Guest Column: Seeing beyond the recession: Celebrating 25 Years Of Cló Iar-Chonnacht
Cló Iar-Chonnacht, a Connemara-based Irish-language publishers, celebrate twenty-fifth anniversary this year. We invited Bridget Bhreathnach, Marketing Officer with CIC to submit a column about the company.
Although 1985 may seem like the dark ages, in many ways things weren’t so different then when the writer, Micheál Ó Conghaile, still a university student, decided to set up Cló Iar-Chonnacht. Over 17% of the Irish population were unemployed and young people were leaving Ireland in their droves – sound familiar?
Had Ó Conghaile, from Inis Treabhair in Connemara, subjected his idea to publish unknown Irish-language authors to a cost/benefit analysis chances are he never would have moved past the ‘wouldn’t it be nice to…’ stage. He wanted to publish Gaeltacht writers who weren’t being published at the time, people like Antoine Ó Flatharta, Johnny Chóil Mhaidhc and Joe Steve Ó Neachtain. All unknowns.
Luckily, youth and enthusiasm got in the way of more ‘sensible’ considerations and he ploughed ahead, publishing his first book – Beairtle, a collection of poetry by Connemara poet Seán Ó Curraoin – from his H.Q. at the kitchen table of the family home. That first book sold 400–500 copies in six months, not bad for a first effort.
Now celebrating twenty-five years in business, Cló Iar-Chonnacht (CIC) has grown to become the largest independent publisher of Irish-language books in the country. Employing five people full-time in its bookstore and offices in Indreabhán, Conamara, CIC produces fifteen to eighteen books annually and has a backlist of over three hundred titles.
Today, Antoine Ó Flatharta has had several of his plays produced, poetry by Johnny Chóil Mhaidhc (since deceased) is on the higher-level Irish-language leaving certificate curriculum, introducing a generation of Irish readers to his work, and Joe Steve Ó Neachtain has become one of the most beloved and widely-read contemporary authors in Irish.
Cló Iar-Chonnacht expanded in 2009 to include the well-known Sáirséal • Ó Marcaigh and An Clóchomhar imprints. Established in 1949, Sáirséal • Ó Marcaigh published such illustrious works as Máirtín Ó Cadhain’s classic Cré na Cille and the poetry of Seán Ó Ríordáin and Máire Mhac an tSaoi. CIC will oversee the sale and marketing of the remaining stock and republish some of the company’s classics. They will continue to publish new books under the An Clóchomhar imprint.
This latest expansion came during a time of great upheaval in the Irish publishing industry and one of the worst recessions that this country has seen since the early days of the company. Nielsen bookscan reported earlier this year that booksales in Ireland dropped by 5% last year and, according to figures released during the Great Irish Book Week, just 15 of every 100 books sold in Ireland were published by Irish publishers. Although the revenue from book sales has fallen, the Irish love affair with the book continues and the volume of books sales is up.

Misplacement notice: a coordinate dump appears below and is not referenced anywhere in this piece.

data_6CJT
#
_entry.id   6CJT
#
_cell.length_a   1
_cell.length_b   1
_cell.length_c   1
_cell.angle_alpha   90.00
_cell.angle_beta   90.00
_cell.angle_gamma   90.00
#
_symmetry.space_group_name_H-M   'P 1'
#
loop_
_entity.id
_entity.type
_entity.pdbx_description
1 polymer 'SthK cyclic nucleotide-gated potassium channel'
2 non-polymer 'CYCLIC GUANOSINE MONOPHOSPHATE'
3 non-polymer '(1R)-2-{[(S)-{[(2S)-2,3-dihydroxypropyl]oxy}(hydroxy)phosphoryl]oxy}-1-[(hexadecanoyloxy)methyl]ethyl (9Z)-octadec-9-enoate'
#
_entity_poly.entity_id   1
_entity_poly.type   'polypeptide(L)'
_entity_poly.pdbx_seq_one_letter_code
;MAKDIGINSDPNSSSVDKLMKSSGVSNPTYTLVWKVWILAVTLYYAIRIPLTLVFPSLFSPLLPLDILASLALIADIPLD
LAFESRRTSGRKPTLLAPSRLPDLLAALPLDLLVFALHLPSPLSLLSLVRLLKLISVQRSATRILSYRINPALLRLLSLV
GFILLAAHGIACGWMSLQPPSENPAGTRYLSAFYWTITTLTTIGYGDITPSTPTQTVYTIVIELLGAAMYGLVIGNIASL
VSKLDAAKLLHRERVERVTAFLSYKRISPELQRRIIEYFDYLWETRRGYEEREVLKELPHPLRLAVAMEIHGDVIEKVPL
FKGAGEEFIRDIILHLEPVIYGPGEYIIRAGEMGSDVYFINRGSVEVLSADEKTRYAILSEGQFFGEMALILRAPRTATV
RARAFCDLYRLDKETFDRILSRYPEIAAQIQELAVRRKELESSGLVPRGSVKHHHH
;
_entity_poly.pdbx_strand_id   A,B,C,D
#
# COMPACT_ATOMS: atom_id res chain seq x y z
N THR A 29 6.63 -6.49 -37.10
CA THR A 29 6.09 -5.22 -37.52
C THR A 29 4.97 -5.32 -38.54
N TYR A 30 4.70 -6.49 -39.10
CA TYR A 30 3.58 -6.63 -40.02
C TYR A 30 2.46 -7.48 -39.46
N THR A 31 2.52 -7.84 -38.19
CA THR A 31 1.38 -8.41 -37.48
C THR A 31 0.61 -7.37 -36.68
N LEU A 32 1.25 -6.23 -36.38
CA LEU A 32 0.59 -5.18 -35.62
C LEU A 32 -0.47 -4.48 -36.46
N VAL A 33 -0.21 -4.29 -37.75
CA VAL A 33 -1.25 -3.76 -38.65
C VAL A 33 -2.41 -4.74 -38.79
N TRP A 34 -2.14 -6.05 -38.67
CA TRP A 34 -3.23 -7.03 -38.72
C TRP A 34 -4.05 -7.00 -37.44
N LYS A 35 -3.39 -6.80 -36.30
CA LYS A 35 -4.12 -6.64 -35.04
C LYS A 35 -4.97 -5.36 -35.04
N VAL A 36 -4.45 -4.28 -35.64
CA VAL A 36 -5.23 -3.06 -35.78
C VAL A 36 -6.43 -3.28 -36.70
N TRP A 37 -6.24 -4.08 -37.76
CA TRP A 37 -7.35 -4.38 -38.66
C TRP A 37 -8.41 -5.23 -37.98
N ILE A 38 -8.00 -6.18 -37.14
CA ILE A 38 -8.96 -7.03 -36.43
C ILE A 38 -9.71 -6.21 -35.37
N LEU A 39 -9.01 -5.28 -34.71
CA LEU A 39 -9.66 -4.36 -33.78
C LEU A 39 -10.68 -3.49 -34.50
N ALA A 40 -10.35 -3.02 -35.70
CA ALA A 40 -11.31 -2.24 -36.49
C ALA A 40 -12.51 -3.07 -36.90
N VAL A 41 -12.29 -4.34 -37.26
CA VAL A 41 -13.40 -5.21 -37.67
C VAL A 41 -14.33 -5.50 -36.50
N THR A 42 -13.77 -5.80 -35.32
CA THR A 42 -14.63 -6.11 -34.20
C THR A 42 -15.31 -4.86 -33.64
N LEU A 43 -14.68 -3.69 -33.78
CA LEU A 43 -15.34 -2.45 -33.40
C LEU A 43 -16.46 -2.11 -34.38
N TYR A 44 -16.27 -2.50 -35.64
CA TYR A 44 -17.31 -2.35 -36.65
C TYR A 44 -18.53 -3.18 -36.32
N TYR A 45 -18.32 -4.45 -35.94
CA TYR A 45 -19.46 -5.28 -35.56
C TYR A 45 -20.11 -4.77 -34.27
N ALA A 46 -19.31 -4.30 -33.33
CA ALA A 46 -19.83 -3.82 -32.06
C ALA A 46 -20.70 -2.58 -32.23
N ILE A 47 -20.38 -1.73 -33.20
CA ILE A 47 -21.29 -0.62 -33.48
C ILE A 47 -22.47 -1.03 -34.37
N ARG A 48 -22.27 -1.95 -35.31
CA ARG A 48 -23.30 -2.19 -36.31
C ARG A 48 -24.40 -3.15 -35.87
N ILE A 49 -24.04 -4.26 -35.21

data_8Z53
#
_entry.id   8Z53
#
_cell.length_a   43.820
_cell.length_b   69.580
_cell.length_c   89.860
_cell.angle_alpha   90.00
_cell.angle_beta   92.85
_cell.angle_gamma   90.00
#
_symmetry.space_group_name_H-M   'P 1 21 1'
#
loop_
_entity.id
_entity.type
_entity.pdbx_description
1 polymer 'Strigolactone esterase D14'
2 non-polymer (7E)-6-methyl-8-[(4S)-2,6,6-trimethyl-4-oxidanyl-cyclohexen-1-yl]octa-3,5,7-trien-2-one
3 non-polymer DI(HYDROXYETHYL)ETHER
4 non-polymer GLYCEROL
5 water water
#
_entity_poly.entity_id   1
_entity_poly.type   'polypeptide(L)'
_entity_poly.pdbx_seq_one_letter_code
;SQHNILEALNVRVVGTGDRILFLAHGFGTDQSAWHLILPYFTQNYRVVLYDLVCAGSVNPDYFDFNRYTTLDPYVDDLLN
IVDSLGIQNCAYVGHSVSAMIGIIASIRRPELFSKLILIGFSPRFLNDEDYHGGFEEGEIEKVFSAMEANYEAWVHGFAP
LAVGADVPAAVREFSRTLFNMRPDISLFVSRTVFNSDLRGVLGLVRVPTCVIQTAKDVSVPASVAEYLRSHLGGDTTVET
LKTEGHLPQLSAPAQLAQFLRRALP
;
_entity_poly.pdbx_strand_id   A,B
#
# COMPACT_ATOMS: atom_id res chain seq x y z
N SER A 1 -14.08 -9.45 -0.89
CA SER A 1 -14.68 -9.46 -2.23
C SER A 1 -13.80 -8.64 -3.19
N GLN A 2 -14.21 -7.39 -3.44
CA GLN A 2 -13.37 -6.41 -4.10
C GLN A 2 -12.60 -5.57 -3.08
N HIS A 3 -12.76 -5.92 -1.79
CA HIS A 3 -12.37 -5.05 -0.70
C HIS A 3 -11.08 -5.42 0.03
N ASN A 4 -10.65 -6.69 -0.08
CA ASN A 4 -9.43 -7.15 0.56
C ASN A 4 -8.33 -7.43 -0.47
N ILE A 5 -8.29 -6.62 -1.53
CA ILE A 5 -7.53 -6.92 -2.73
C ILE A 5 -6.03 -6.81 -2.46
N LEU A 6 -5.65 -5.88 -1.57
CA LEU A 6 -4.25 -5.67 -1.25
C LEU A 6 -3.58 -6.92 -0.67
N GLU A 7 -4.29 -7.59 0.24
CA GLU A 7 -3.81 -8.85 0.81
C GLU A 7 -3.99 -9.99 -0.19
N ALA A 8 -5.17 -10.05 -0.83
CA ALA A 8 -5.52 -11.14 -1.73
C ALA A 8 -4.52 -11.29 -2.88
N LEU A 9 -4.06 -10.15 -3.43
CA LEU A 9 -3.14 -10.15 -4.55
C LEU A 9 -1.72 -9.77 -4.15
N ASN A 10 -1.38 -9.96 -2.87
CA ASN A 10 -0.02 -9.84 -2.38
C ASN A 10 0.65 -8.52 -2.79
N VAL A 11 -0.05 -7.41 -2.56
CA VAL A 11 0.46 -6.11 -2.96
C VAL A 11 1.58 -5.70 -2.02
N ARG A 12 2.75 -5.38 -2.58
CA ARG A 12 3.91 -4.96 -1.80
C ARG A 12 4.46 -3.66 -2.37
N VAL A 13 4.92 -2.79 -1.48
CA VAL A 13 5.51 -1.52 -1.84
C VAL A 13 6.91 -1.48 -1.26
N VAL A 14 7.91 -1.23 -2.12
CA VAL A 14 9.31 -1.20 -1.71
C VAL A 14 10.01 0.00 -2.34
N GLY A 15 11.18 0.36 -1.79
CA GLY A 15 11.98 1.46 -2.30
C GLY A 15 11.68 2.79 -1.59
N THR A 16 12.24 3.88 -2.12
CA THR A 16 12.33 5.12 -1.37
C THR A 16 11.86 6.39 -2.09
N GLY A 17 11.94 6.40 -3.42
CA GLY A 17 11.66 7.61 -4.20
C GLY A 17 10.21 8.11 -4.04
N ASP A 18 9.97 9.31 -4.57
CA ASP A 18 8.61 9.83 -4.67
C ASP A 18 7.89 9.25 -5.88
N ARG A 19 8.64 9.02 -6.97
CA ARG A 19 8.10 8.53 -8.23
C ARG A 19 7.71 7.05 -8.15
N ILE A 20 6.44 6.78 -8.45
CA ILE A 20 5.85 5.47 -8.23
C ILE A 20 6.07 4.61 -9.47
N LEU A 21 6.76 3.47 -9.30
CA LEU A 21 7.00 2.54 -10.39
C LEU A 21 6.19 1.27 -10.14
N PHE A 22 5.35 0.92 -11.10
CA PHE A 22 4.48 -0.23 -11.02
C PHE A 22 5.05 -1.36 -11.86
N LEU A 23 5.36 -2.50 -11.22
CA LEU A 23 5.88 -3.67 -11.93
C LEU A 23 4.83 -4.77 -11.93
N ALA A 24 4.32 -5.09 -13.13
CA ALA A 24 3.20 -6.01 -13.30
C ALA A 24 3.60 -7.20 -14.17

History has shown that times of great upheaval have also led to great innovation, creativity and enterprise. Cló Iar-Chonnacht is living proof of that. Established in the depth of the Irish depression in the eighties, the company has built on early values of quality, thrift and vision to create something new and dynamic. Technological advances in the intervening quarter-century have worked in favour of smaller enterprises and the long-tail benefits of the internet have been central to the company’s success.
Despite increasing competition it is becoming easier for smaller companies to reach their customers using the relatively targeted and inexpensive communication methods offered by the internet. Cló Iar-Chonnacht has sought to make the best use of social media like Twitter and Facebook as well as e-commerce to make it easier for its customers to reach them.
Some estimates say that just 20,000 people speak Irish every day. Despite all the reports of its demise, the Irish language is still an everyday language for thousands of people across this island. There are readers for Irish-language literature and, just as important, young people still choose to write in Irish and there are many emerging authors writing contemporary and challenging work.
Challenges remain for all minority and niche publishers and many are not unique to Irish language publishing. All books must compete for shelf-space and cost structures make it easier for larger publishers to provide bigger discounts and to push smaller, more niche publications to the sidelines. Bookstores are also under threat from online booksellers like Amazon and independent stores are working through one of their biggest challenges of the past twenty years.
However, these challenges should not dishearten us today. Had Micheál Ó Conghaile stopped to look around in 1985 he would have found very little encouragement to set up Cló Iar-Chonnacht. Yet, here it is, celebrating twenty-five years of wonderful work, of collaboration with artists, with writers and with musicians. Celebrating a quarter-century of customer support, of enthusiastic readers and a bright future.
Cló Iar-Chonnacht will be running a series of concerts, readings and other events to mark the company’s twenty-fifth anniversary. More information is available on the company website at www.cic.ie. Updates are posted regularly on Twitter and Facebook.